Perhaps the Dredge Lake area beavers were displeased to note the humans that arrived each day this summer to unplug the culverts and tear down the dams they had so carefully blocked and built up. But those beavers are lucky to be alive.
The U.S. Forest Service held off on a plan to let trappers cull the beavers, and allowed volunteers this summer to undo the beavers' work.
So far, so good, admits the agency. The culverts in Steep Creek, Dredge Lake and the nearby holding pond are clear, meaning the nearby trails are in less danger of flooding and the dams are open enough that fish can pass through.
"I learned a lot from this effort - not about beavers, but about how to work with people and the public," Juneau District Ranger Pete Griffin said in a statement. "To manage resources we need to ask the right questions, and in asking sometimes the public comes up with a possible solution that we hadn't considered."
The solution was hauling sticks.
"I'm the only certified 70-year-old culvert crawler in the world," joked Mary Willson.
She and Bob Armstrong, both retired biologists in their 70s, came to the Forest Service with the alternative to beaver-culling in late 2007.
Armstrong and Willson guess - nobody has studied the beavers much - that the beaver population is about 15 active beaver families, perhaps at its peak now. They eat cottonwoods, willow and alder bark.
They are as industrious as stereotyped. They're vulnerable on land, but near-invincible in the water, so they build dams and canals that keep water deep enough for them to work and play in.
"You'd be amazed at what beavers can put in," Armstrong said. "Sometimes they'll put in a tree that takes two people to lift."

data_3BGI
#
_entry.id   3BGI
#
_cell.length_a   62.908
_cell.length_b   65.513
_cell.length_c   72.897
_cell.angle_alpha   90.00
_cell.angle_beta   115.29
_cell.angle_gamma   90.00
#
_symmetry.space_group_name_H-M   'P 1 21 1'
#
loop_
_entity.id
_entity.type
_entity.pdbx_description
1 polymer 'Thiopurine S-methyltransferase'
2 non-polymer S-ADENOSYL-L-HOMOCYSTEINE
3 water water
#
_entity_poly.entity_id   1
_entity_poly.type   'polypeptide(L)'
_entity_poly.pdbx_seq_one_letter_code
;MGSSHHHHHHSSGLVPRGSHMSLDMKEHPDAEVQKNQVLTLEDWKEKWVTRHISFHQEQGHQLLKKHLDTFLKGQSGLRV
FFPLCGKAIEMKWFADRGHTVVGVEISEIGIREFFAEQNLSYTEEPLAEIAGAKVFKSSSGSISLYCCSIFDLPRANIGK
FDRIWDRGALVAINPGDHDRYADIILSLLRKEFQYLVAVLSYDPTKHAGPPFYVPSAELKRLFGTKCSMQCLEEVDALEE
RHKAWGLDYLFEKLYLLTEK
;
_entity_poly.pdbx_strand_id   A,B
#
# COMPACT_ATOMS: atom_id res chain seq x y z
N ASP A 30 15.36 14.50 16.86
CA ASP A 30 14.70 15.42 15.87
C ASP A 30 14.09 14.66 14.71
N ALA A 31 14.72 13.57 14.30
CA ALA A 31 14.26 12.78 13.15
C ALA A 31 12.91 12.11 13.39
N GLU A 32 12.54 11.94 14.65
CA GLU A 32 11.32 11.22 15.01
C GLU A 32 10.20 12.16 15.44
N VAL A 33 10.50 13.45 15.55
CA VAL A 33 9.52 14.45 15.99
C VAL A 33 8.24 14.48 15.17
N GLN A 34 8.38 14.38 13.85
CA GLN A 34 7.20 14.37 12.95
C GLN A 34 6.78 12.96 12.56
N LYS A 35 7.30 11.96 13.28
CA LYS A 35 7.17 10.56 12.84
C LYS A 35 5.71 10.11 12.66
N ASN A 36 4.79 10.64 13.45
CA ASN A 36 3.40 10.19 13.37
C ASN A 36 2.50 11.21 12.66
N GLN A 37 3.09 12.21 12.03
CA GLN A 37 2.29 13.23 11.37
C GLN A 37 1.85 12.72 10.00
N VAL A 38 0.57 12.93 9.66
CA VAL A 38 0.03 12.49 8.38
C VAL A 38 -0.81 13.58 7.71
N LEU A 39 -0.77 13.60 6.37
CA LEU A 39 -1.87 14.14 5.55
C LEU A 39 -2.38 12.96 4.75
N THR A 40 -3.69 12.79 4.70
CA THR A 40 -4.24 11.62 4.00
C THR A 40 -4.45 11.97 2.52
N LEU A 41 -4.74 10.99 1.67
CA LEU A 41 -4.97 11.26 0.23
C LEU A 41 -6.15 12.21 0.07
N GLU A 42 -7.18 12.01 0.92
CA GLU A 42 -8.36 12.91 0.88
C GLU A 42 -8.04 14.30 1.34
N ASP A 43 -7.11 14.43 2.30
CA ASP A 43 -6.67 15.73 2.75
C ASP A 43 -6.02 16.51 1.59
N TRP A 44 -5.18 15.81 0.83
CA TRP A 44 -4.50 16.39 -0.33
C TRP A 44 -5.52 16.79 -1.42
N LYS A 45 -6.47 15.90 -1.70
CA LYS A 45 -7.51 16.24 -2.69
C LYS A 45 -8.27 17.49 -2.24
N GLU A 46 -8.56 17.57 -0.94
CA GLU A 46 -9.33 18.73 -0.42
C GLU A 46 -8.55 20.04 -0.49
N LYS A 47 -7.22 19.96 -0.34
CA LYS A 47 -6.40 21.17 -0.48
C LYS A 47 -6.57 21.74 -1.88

Beaver dams blocked culverts. Fish couldn't get through and trails flooded.
But beavers' structures also help other species. Armstrong, a retired fisheries biologist, said studies show young fish grow faster and more abundantly behind beaver dams. In other parts of the Pacific Northwest, managers are considering stocking beavers to help fish populations.
Armstrong and Willson believe that removing the beavers from the area would ultimately harm the coho, sockeye and Dolly Vardens in the area - and all the birds and creatures that rely on them.
So they frustrated the beavers' efforts, instead.
The effort started with clearing the six-foot-wide Steep Creek culverts.
"It took many people several days, because they were stuffed absolutely full," Willson said. "When we took the last bits out, the fish went right underneath us."
From there, a core group of five people - Jenny Pursell, Pat O'Brien and Lorraine Murray - rotated beaver duty each week. Other volunteers came in, including kids with Juneau Youth Services. At one point, Willson hired three high school football players.
There were some hitches. For one, the work was harder than it would be if the culverts were all in good shape. Two of them are faulty, Willson said.
Also, the Forest Service had put in beaver bafflers, which are fences around the culverts to keep the beavers out and fish going through. But somebody cut them, perhaps by someone who felt the fish couldn't get through, and the beavers had no problem swimming through and building around them.
Meanwhile, children with Discovery Southeast and the Forest Service day camp came to learn about the beavers. That's part of these creatures' value, say the volunteers.
Armstrong and Willson, too, learned about the creatures they were helping all summer long. They watched them groom, touch noses and play with each other.
"I've had a tremendous amount of fun watching them," Armstrong said.
As a result they're publishing a book on the local beavers, which they intend to sell at the Mendenhall Glacier Visitors' Center this spring.
For now, the beavers have ceased plugging culverts with such alacrity. They have hunkered down in their lodges for the winter, with piles of sticks nearby if they get hungry.
But next spring, they'll likely be back. And the question is how much longer the septuagenarians Willson and Armstrong will continue slithering into culverts to pick out the sticks.
"To really fix the problem, it will require money," Armstrong said.
Willson said that the Forest Service and Trail Mix Inc., Juneau's nonprofit trail-building organization, were drafting a plan to rebuild the trails higher and put in new culverts and beaver bafflers. That could lessen the need for beaver duty, and the pressure to kill them, Willson said.
"The beavers themselves are just doing what beavers do," Willson said. "They respond to flowing water in an innate way; it says to them, build a dam."
Contact reporter Kate Goldenat firstname.lastname@example.org.